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TikTok CEO grilled by US Congress addressing app threat

TikTok’s CEO is being grilled over the app’s Chinese ownership, potential security concerns and threats to children’s mental health by the US Congress.

March 24, 2023
By David Shepardson
24 March 2023

TikTok’s chief executive faced tough questions from the US Congress members who are convinced the Chinese-owned short video app should be barred for being a “tool” of the Chinese Communist Party and because it carries content that can harm children’s mental health. 

CEO Shou Zi Chew’s testimony before Congress on Thursday capped a week of actions by the Chinese company aimed at convincing Americans and their lawmakers that the app creates economic value and supports free speech amid growing calls to ban the app.

TikTok, which has more than a billion monthly active users globally, was repeatedly hammered in the ongoing hearing where no MP offered any support. Many talked of a need to rein in the power held by the app over US children.

“TikTok could be designed to minimise the harm to kids but a decision was made to aggressively addict kids in the name of profits,” said Representative Kathy Castor, a Democrat, at the House of Representatives Energy and Commerce committee hearing.

Republicans and Democrats also raised numerous concerns about its potential to threaten US national security by sharing its data with the Chinese government.

Also on Thursday, the UK upgraded its ban on TikTok to include all devices on the government’s network over security concerns, not just phones, joining the US, Canada, Belgium and the European Commission.

A TikTok spokesperson called the action “misguided”, saying it was based on fundamental misconceptions about the company.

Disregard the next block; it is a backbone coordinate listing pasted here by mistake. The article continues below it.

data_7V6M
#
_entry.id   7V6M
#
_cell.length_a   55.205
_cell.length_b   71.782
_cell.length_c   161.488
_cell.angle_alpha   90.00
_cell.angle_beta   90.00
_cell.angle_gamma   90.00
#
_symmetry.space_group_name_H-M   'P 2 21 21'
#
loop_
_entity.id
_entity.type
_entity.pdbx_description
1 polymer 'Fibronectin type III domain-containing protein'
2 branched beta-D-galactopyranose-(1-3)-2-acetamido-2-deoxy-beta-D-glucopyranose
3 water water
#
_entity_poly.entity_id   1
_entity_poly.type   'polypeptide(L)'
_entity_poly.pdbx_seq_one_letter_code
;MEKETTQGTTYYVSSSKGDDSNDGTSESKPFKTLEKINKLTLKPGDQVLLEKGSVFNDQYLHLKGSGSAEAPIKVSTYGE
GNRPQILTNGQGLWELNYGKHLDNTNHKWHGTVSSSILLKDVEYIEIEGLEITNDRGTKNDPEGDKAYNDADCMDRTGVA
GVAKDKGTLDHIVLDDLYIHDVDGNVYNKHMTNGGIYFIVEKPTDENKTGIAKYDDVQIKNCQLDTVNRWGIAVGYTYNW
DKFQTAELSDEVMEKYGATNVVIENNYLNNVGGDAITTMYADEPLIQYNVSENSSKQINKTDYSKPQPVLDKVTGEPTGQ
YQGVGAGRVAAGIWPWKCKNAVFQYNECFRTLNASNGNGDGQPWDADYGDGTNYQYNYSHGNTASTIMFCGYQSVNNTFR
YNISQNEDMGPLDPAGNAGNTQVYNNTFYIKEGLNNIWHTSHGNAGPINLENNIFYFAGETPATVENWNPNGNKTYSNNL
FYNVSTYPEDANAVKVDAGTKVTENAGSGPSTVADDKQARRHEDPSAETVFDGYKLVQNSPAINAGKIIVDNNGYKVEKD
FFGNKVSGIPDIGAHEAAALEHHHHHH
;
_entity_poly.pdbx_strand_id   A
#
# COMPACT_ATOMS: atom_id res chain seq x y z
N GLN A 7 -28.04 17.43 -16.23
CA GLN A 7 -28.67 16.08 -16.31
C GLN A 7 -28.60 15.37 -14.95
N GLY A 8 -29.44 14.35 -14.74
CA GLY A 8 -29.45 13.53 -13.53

TikTok has said it has spent more than $US1.5 billion ($A2.2 billion) on what it calls rigorous data security efforts under the name “Project Texas” that currently has nearly 1500 full-time employees and is contracted with Oracle Corp to store TikTok’s US user data. It also says it rigorously screens content that could harm children.

Politicians rejected TikTok’s responses as insufficient.

When questioned over TikTok’s efforts to prevent the spread of misinformation, Chew said the company was investing in content moderation and artificial intelligence to limit such content.

Wedbush analyst Dan Ives said on Twitter the “TikTok CEO testimony so far we would characterise as a ‘mini disaster’ for this key moment for TikTok. TikTok is now poster child of the US/China tensions and lawmakers have a lot of q’s with not enough concrete answers.”

Committee chair Cathy McMorris Rodgers, a Republican, set the tone of the hearing by saying, “TikTok collects nearly every data point imaginable – from people’s location to what they type and copy, who they talk to, to biometric data and more.

“We do not trust TikTok will ever embrace American values – values for freedom, human rights and innovation,” she said, adding that the Chinese Communist Party “is able to use (TikTok) as a tool to manipulate America as a whole.”

Chew, who began his testimony speaking about his own Singaporean roots, said, “We do not promote or remove content at the request of the Chinese government.” He added: “It is our commitment to this committee and all our users that we will keep (TikTok) free from any manipulation by any government.”

But the top Democrat on the panel, Representative Frank Pallone, argued with that statement, saying, “You’re going to continue to gather data, you’re going to continue to sell data … and continue to be under the aegis of the Communist Party.”

Many US politicians want TikTok banned. TikTok last week said President Joe Biden’s administration demanded its Chinese owners divest their stakes or face a potential ban.

China’s Ministry of Commerce at a briefing on Thursday said that “forcing the sale of TikTok will seriously damage the confidence of investors from all over the world, including China, to invest in the United States. If the news is true, China will firmly oppose it.”

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